Swiss canton votes heavily to ban burqa

Swiss canton votes heavily to ban burqa

A second Swiss canton has voted overwhelmingly in a referendum to introduce a “burqa ban”. 

St Gallen in northeast Switzerland voted by 67 per cent to prohibit all face-covering in public spaces, following the southern canton of Ticino, where a law was introduced in 2016 targeting burqas and niqabs. 

The proposal saying “any person who renders themselves unrecognisable by covering their face in a public space, and thus endangers public security or social and religious peace, will be fined” was adopted by parliamentarians in St Gallen in 2017.

The regional parliament approved the legislation with the support of right-wing and centrist parties but the Green Party and Young Socialists demanded a referendum.

The Swiss central government last year opposed an initiative to enforce a nationwide burqa ban, saying it should be up to the regions to determine if such legislation was appropriate. 

Voters across Switzerland are expected to be asked to vote on burqas next year after the populist, right-wing Swiss People’s Party obtained the 100,000 signatures needed to put any subject to a plebiscite under the Swiss direct democratic system.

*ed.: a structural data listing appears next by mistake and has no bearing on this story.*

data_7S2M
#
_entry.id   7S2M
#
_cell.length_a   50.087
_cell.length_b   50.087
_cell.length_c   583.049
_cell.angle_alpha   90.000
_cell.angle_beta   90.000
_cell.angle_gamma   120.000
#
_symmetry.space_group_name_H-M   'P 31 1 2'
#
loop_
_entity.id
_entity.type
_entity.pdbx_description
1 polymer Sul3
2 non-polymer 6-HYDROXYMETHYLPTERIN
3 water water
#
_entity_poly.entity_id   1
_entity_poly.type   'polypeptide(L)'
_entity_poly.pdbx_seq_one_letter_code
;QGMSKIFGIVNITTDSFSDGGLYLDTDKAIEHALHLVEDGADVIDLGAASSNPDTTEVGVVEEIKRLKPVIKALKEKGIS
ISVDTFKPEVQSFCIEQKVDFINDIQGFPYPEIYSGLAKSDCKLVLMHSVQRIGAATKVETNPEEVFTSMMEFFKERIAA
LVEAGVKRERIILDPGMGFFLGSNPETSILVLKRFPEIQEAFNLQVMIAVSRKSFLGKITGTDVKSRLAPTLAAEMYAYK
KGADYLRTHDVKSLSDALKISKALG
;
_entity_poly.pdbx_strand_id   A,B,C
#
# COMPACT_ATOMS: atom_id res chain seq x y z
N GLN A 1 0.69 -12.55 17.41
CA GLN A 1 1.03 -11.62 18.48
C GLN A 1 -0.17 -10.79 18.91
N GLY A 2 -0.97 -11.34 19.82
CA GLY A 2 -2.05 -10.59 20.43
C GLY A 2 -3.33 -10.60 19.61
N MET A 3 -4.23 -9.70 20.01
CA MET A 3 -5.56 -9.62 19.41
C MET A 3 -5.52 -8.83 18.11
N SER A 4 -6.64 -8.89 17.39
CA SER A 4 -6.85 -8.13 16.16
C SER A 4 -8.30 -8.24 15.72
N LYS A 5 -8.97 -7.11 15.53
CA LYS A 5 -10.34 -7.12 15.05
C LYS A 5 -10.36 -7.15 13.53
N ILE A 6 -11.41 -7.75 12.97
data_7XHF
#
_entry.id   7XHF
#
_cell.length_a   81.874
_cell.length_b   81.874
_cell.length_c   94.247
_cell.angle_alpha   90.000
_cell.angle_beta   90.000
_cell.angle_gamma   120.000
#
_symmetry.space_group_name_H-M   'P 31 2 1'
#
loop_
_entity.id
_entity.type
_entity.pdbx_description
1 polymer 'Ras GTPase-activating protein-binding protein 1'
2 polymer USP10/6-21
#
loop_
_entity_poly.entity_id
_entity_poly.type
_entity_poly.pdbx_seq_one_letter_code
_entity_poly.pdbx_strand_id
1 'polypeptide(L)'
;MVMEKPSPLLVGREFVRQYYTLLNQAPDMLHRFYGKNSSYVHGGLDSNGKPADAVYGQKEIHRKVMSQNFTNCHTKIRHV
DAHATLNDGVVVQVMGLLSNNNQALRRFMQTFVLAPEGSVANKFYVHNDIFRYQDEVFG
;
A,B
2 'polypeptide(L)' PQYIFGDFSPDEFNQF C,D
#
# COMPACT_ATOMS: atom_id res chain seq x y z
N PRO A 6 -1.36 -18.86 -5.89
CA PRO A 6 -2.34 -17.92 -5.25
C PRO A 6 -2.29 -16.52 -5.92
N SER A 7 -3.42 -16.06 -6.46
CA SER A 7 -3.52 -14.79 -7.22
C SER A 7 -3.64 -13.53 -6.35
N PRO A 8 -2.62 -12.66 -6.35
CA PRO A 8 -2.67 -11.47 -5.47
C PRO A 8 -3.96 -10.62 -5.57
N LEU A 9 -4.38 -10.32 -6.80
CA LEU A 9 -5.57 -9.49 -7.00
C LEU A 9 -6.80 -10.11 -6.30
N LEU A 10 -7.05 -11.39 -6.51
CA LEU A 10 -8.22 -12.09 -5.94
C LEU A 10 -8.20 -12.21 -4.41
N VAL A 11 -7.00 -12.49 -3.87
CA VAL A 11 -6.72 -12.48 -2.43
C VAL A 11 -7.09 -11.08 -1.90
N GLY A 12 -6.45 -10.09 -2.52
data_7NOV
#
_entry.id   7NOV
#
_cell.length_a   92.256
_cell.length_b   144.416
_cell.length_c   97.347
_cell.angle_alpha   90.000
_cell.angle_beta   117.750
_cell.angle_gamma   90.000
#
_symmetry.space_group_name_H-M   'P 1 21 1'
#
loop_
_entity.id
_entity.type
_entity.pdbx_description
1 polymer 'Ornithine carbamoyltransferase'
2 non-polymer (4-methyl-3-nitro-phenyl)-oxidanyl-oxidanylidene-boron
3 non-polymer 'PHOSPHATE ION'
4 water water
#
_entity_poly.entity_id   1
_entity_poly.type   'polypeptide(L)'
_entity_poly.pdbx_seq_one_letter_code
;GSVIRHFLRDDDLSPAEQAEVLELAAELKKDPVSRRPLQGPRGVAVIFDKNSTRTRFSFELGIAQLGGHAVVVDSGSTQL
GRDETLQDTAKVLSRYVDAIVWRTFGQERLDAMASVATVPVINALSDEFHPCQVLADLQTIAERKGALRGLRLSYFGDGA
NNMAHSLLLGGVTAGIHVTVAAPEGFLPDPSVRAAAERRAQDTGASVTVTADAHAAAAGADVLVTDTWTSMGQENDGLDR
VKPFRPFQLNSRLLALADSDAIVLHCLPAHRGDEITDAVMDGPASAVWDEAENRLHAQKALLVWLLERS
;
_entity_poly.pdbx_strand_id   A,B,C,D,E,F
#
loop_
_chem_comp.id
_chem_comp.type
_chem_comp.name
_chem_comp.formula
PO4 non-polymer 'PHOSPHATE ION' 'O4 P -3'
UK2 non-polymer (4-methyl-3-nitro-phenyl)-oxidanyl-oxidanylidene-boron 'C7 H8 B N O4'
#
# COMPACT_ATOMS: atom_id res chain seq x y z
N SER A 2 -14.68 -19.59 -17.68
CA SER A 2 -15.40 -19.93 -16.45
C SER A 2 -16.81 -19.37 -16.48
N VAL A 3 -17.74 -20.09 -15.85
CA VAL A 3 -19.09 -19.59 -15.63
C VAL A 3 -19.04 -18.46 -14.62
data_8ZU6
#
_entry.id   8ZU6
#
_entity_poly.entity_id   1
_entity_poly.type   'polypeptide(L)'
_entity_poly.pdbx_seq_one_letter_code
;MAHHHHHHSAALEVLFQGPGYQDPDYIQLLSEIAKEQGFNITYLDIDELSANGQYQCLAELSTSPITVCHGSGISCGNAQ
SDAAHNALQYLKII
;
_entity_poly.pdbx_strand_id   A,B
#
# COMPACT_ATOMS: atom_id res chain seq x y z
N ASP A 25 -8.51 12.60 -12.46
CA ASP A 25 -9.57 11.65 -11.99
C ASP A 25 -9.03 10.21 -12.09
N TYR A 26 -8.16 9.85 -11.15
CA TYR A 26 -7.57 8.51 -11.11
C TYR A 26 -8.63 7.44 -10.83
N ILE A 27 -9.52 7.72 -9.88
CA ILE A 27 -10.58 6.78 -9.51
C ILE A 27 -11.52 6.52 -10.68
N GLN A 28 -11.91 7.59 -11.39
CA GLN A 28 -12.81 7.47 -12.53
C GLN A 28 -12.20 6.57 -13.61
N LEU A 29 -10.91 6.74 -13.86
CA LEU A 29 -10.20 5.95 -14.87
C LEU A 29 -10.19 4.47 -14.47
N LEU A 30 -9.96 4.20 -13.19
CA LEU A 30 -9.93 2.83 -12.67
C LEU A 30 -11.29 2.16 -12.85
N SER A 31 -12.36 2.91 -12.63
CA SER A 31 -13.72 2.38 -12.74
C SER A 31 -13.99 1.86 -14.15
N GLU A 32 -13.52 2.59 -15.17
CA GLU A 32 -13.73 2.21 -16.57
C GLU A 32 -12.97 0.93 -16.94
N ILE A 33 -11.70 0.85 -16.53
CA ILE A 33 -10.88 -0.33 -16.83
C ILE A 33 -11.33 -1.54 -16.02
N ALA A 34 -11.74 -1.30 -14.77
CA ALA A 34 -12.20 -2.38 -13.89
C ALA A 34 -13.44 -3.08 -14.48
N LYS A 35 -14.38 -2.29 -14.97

Women’s wages 

Around 20,000 protested in the capital, Bern, to demand wage equality, warning that women are prepared to strike if MPs do not address the pay gap.

The largest Swiss union, Unia, which helped to organise Saturday’s demonstration, said women were “sick of sexism and discrimination” and “wage inequality”.

Placards read “equality now” and “same work, different salary” with the protest coming ahead of this week’s parliamentary debate on imposing more oversight over wage distribution at large employers.

The government has asked for any company with more than 50 staff to be required to provide wage equality details in an independent audit every four years.

But the upper house in May only approved a watered-down version, saying it should apply only to companies with more than 100 staff, affecting less than 1 per cent of firms.

Gender equality has been in Switzerland’s constitution since 1981 but women still earn on average 20 per cent less than men, Unia said.

Corrine Scharer, a board member of Unia, said: “Even if you take into account all of the regular excuses and you only compare women and men in the exact same position with the same professional experience, the fact remains that a woman in Switzerland is cheated out of 300,000 Swiss francs [US$313,000] over the course of a career, just because she is a woman.”


Swiss women’s rights are in the spotlight. Picture credit: Pixabay 



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